The Bush years were a good time for relations between the world's two biggest democracies. After years of suspicion and tensions, India and the U.S. finally began to explore common ground, a shift that culminated in a breakthrough deal that opens the way for India to import civilian nuclear technology despite the facts that it refuses to sign the nuclear-nonproliferation treaty and it has twice tested nuclear weapons.
The Obama Administration seems intent on keeping that atmosphere of cooperation going. In a speech and question-and-answer session at the Council on Foreign Relations in New York City earlier this week, Secretary of State Hillary Clinton, who began a five-day visit to India Friday, July 17, signaled a push to deepen relations further. "We are delighted that our two countries will be engaging in a very broad, comprehensive dialogue," Clinton said. "It's the most wide-ranging that I think has ever been put on the table between India and the United States. It has six pillars to it, one of which, of course, is foreign policy, strategic challenges, along with ... other matters like health, and education, and agriculture and the economy ... We believe India has a tremendous opportunity and a growing responsibility, which they acknowledge, to play not just a regional role but a global one as well."
In New Delhi, though, the feeling is one of caution more than enthusiasm. Senior Indian officials believe Washington's attention is now more focused on Afghanistan, Pakistan, Iran and North Korea, and fret that India will be forgotten or worse, actively ignored over the next few years. It doesn't help that Clinton arrives in India as the two countries quibble over a horde of issues from trade talks at the WTO to climate-change negotiations, from nuclear nonproliferation to how best to deal with Pakistan. "India has invested a lot in this relationship, often at the cost of other relationships," says former diplomat Rajiv Sikri. "India wants to be assured that the U.S. sees its point of view and factors it in."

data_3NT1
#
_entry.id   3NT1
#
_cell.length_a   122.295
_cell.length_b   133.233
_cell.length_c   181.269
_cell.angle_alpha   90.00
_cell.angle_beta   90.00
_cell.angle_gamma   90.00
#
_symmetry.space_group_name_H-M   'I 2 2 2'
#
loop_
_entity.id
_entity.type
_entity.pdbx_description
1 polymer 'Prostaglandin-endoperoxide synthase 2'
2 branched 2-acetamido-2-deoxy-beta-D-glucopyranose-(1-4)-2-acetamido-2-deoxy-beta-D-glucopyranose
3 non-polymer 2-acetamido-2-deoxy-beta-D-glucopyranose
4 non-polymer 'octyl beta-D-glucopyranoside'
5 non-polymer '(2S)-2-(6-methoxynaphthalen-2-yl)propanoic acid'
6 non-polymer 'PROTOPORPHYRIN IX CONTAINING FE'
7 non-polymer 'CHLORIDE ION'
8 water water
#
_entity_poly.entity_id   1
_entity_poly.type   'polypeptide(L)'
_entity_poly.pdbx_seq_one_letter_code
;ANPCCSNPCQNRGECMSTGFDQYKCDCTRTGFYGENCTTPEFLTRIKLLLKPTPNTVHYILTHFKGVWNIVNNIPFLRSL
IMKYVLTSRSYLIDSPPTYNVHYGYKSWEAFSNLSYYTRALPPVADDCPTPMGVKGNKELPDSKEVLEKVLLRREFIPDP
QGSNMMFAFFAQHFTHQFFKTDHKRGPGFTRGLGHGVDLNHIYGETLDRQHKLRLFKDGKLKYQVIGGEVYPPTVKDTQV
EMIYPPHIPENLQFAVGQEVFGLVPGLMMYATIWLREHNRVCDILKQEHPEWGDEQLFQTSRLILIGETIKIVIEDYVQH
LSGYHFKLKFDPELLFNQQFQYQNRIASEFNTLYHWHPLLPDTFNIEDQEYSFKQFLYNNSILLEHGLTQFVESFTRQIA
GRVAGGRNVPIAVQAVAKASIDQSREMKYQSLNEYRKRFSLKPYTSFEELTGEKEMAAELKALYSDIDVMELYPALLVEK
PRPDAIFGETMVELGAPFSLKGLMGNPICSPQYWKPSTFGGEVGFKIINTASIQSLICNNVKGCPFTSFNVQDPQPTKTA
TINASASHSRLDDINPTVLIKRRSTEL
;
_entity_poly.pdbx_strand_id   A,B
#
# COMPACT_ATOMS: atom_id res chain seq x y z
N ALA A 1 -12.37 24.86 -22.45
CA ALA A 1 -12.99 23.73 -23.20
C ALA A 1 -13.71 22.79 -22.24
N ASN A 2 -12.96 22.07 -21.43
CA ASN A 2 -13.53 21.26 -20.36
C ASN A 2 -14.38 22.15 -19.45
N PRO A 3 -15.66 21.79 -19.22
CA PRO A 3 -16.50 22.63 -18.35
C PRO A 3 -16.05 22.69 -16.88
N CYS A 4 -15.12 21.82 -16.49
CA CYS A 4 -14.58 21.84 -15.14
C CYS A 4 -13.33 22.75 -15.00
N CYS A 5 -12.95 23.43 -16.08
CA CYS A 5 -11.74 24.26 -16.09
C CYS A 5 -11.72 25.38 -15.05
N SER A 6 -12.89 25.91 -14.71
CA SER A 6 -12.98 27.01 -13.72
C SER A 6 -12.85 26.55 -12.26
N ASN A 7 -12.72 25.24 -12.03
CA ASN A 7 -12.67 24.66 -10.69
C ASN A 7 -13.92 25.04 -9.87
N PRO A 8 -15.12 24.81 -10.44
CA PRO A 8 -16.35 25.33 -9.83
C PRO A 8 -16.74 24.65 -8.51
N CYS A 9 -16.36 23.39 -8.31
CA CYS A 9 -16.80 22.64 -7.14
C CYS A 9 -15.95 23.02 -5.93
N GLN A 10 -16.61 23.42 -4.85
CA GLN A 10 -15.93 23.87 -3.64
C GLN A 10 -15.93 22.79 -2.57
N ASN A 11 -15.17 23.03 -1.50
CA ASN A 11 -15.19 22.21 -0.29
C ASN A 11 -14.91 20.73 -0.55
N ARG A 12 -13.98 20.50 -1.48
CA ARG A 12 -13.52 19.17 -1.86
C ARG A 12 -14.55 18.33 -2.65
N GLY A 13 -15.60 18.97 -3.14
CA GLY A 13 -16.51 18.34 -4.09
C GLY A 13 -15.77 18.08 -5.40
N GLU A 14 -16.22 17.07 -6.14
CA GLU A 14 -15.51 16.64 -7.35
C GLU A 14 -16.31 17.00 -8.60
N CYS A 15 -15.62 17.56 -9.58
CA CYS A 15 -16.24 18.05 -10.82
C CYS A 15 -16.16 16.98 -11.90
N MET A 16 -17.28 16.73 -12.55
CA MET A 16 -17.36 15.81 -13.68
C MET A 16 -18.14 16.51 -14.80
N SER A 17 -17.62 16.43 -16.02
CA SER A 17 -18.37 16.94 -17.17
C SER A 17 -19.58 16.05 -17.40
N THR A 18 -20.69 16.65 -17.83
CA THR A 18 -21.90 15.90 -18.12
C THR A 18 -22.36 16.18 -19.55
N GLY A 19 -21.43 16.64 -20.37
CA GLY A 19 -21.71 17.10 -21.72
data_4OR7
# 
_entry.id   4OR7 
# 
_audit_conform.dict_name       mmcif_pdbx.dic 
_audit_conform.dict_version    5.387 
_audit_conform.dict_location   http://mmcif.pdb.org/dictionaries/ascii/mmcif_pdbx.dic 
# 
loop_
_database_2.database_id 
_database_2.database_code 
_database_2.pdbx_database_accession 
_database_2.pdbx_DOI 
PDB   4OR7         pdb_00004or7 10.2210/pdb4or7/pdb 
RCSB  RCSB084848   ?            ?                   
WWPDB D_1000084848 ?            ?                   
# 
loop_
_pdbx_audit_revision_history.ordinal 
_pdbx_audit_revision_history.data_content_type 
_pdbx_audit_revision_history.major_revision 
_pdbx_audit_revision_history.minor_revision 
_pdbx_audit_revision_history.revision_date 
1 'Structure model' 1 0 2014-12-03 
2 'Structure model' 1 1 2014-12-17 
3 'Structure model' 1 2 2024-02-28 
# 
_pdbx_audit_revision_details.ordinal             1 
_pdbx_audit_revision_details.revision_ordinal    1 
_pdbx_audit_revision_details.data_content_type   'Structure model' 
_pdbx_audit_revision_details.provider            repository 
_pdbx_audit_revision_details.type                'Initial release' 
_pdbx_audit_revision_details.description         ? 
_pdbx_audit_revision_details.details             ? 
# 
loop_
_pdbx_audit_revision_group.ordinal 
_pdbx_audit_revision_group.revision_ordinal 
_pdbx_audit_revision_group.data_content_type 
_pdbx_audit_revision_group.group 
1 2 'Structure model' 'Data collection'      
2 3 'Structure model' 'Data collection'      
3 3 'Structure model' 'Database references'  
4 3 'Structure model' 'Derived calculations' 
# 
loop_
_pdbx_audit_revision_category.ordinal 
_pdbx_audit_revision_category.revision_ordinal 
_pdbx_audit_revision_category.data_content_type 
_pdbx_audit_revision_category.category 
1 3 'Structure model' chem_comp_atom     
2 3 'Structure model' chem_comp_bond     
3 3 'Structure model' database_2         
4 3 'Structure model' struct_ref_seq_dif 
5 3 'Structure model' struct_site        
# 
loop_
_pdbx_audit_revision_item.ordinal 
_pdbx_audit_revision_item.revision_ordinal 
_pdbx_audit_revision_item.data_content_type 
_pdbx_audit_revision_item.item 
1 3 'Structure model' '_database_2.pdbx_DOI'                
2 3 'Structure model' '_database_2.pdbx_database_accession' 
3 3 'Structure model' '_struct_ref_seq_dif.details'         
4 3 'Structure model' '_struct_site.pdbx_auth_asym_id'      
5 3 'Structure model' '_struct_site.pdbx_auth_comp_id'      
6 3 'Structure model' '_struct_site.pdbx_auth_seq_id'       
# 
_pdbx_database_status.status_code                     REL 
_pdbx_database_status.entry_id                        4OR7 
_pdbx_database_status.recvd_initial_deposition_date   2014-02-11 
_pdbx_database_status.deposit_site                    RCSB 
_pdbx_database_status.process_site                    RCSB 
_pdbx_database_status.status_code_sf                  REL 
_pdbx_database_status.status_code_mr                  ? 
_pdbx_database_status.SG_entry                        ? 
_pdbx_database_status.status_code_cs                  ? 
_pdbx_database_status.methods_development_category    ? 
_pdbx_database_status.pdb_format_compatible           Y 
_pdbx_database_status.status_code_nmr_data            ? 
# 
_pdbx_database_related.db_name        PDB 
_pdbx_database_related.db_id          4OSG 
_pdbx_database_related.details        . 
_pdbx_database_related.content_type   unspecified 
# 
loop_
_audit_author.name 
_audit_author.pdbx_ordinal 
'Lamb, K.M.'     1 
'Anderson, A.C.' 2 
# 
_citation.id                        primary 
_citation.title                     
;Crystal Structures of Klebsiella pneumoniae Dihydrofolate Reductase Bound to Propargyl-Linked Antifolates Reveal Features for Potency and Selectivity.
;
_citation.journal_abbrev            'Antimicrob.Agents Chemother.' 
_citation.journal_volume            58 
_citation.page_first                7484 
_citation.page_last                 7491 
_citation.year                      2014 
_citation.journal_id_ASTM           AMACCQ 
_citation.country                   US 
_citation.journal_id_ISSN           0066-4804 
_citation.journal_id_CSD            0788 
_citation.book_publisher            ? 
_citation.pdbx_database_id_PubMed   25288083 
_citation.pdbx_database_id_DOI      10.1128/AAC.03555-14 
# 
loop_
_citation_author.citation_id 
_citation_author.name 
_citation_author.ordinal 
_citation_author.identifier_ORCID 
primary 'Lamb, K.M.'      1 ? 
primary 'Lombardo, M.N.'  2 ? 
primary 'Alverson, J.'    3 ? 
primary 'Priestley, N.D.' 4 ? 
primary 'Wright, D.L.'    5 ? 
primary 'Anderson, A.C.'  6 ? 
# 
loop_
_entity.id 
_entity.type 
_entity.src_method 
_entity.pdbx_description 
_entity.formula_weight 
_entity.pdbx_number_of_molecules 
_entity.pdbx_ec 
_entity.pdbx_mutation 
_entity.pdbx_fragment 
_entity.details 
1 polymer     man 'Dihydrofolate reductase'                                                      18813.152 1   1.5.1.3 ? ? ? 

The nuclear agreement remains key. While both sides want to move forward on implementing the deal, enough legal hurdles remain to slow progress. U.S. regulators have not licensed American firms to share certain high-end technologies with India, for instance, while New Delhi has yet to pass a law to limit the liability of American nuclear companies in case of an accident, without which they cannot compete with state-owned rivals from Russia and France that enjoy sovereign liability protection.
At the G-8 summit in Italy last week, the U.S. persuaded other big nations to prohibit the transfer of enrichment and reprocessing technologies to countries that have not signed the Nuclear Non-Proliferation Treaty, including an infuriated India. The Obama Administration also continues to emphasize its commitment to nuclear disarmament and is pushing India to sign the Comprehensive Test Ban Treaty, the Non-Proliferation Treaty and the Fissile Material Cutoff Treaty. New Delhi has always favored universal disarmament and is unlikely to give in now.
Then there is Pakistan and terrorism. India is dismayed by Obama's new policy on Afghanistan and Pakistan, which it sees as simply more of the same pouring money into Islamabad while propping up a largely ineffective regime. At a meeting between Indian Prime Minister Manmohan Singh and his Pakistani counterpart Yousuf Reza Gilani on the sidelines of the Non-Aligned Movement summit in Egypt this week, both sides agreed that dialogue was the way forward to resolve problems. But India expects the U.S. to force Pakistan to bring the perpetrators of last November's terrorist attacks on Mumbai to justice. "India is open to dialogue and discussion," says Major General Dipankar Banerjee, director of the Institute of Peace and Conflict Studies in New Delhi. "But Pakistan must account that it has done enough based on the evidence from India, the U.K. and the U.S."
Little is likely to be resolved on Clinton's trip. But the visit will set the agenda for Prime Minister Singh's visit to Washington later this year. The key will be changing Indian perceptions that an Obama White House will somehow be less friendly toward India. "What Clinton is going to do is clear the fog," says Lalit Mansingh, a former ambassador of India to Washington and now a New Delhibased foreign-affairs analyst. "There's been a long gap between high-level contact, and a lot of misunderstanding and mistrust has crept in on whether the Obama Administration is as committed to the U.S.'s relations with India as the Bush Administration was. Clinton will reassure India going ahead." That's the plan, at least.